'We will bring him down': Rory Stewart challenges Johnson over possibility of proroguing parliament
PUBLISHED: 14:48 13 June 2019 | UPDATED: 15:09 13 June 2019
Tory leadership candidate Rory Stewart said that if Boris Johnson suspended parliament to get a no-deal Brexit through, "we will bring him down".
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Following the second round of the Tory leadership race he was asked about it by Sky News' Beth Rigby who noted that Johnson, the runaway favourite, had not ruled it out.
Stewart said that firstly, Johnson needs to be "straight" about whether he'd do this.
"That is an unconstitutional, improper, really disturbing suggestion that you'd try to get something through by locking the doors of parliament," he continued. "Answer us. I've been asking for a week."
But if Johnson were to try, Stewart would stand in his way.
"I, and every other member of parliament will sit across the road in Methodist Central Hall and we will hold our own session of parliament and we will bring him down.
"Because you do not ever lock the doors on parliament. In this country or indeed in any other country with any respect in the world."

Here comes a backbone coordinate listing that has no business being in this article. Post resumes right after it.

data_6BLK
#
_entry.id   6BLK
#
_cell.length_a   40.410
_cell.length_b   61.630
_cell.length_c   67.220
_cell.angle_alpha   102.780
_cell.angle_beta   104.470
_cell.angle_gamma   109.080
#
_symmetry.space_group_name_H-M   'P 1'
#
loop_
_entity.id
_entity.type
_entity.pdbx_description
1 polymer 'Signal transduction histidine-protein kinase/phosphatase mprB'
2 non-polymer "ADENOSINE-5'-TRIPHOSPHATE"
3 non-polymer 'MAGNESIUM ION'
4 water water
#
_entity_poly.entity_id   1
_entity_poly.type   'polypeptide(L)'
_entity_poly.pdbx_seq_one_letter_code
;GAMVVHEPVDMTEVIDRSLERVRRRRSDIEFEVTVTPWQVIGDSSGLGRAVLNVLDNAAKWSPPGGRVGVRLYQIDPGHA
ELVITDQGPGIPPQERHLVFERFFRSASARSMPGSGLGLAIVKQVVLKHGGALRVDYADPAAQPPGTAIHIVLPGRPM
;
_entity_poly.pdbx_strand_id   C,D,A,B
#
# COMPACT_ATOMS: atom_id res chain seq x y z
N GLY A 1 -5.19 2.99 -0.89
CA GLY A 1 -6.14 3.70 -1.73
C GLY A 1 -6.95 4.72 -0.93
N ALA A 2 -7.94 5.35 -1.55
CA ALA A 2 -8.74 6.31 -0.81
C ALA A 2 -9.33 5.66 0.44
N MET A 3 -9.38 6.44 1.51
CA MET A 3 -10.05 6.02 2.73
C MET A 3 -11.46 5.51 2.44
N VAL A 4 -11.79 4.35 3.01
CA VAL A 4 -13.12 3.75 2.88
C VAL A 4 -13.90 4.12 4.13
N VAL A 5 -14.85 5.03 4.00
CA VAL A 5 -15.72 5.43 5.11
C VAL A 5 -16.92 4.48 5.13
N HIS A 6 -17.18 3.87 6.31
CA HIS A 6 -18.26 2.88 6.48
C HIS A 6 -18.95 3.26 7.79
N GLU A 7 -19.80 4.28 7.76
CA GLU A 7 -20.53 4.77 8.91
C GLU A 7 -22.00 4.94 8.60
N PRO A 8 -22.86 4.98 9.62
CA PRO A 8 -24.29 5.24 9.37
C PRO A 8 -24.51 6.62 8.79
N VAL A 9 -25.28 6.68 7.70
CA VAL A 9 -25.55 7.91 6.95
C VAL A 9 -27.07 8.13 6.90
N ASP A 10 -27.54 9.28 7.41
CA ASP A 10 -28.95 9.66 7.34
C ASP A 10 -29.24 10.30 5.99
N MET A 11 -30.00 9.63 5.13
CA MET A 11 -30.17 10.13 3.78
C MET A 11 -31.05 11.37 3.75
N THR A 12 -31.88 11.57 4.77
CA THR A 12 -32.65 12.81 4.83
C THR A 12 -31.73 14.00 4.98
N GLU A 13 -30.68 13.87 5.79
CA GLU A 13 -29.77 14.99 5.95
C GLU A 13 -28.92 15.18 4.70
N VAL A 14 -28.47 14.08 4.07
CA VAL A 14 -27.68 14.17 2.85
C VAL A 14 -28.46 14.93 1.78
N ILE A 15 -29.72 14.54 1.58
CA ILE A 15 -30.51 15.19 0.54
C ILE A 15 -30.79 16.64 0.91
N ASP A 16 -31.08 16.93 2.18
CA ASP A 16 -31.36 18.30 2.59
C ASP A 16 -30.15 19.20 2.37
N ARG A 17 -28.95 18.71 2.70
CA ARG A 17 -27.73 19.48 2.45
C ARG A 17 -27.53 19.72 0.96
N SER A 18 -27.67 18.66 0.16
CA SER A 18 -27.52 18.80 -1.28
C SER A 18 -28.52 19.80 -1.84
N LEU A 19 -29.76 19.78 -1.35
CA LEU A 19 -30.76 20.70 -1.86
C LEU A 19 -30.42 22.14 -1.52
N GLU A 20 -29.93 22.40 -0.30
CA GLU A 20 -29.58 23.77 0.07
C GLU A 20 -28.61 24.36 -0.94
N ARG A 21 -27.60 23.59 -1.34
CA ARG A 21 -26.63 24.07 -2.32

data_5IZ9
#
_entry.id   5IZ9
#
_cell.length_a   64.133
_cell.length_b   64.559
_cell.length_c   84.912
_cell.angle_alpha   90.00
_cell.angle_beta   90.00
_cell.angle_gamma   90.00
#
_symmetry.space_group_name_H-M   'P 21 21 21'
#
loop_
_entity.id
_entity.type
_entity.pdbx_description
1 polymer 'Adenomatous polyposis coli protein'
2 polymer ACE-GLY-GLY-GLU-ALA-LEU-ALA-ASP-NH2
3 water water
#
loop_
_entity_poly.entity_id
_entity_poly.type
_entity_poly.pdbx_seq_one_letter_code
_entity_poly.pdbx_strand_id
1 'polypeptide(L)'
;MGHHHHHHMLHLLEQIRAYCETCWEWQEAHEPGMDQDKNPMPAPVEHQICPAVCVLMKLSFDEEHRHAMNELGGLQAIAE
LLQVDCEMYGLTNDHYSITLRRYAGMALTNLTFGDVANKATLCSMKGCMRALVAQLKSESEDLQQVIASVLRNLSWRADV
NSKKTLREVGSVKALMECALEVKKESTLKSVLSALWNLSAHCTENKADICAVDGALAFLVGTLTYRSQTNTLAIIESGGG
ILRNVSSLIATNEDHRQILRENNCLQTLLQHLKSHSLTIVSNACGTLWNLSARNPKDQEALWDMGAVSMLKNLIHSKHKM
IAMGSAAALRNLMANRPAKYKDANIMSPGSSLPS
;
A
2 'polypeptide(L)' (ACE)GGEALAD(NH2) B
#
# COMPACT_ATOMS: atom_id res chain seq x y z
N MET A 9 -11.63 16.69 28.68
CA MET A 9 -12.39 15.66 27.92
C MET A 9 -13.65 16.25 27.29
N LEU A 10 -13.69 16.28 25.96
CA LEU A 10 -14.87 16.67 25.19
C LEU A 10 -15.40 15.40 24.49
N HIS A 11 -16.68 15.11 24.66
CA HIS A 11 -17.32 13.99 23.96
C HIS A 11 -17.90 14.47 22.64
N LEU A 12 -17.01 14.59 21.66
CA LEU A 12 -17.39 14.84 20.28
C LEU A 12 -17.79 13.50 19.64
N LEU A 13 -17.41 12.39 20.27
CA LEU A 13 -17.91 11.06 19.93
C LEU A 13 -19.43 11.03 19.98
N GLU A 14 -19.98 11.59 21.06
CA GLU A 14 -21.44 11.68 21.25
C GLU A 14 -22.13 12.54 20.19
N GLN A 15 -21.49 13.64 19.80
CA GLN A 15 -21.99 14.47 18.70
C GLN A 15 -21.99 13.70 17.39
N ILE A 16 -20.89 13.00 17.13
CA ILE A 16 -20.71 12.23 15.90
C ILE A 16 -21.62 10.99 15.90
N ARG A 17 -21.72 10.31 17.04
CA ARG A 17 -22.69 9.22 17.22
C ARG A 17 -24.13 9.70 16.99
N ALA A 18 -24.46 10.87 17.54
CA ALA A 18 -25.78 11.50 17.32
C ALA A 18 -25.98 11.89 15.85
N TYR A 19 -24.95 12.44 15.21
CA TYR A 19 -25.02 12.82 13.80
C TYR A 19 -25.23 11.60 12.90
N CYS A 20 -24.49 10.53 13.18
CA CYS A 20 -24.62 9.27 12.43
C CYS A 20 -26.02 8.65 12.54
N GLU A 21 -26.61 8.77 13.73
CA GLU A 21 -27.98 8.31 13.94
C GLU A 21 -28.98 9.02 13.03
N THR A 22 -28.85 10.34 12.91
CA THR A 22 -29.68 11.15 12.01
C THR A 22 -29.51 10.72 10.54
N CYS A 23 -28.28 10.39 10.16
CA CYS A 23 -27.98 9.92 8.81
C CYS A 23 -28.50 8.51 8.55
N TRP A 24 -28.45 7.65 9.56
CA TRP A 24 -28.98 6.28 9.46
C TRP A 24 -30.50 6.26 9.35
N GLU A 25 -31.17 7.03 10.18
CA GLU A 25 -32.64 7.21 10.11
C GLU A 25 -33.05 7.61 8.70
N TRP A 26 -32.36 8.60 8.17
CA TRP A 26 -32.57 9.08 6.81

Stewart himself is still in the race after receiving 19 votes, but his popularity among MPs is dwarfed by Johnson's 114 votes.
READ: Leadsom, McVey and Harper eliminated in first ballot of Tory leadership contest
Asked how he would "bring down" the prime minister, Stewart said: "He would be doing it because he knew that parliament was entirely and completely against the central plank of his policy. And he would try to stop parliament from bringing him down by not allowing parliament to sit.
"That's what Charles I did. That led to very very disturbing things in this country."
Stewart, who is against a no-deal Brexit, did not vote for the Labour-led opposition day motion that sought to give parliament control of the order paper, calling it "unconstitutional".
The motion was motivated by fears that parliament could be silenced by prorogation.
WATCH: Eight Labour MPs vote against Commons bid to block no-deal Brexit with more abstaining
"I voted against the Labour motion today because it was an attempt to take control of the order paper on a blank check," he said in a tweet.
"You do not fight the constitutional outrage of proroguing parliament with another unconstitutional step. No-deal must be prevented by government and parliament."
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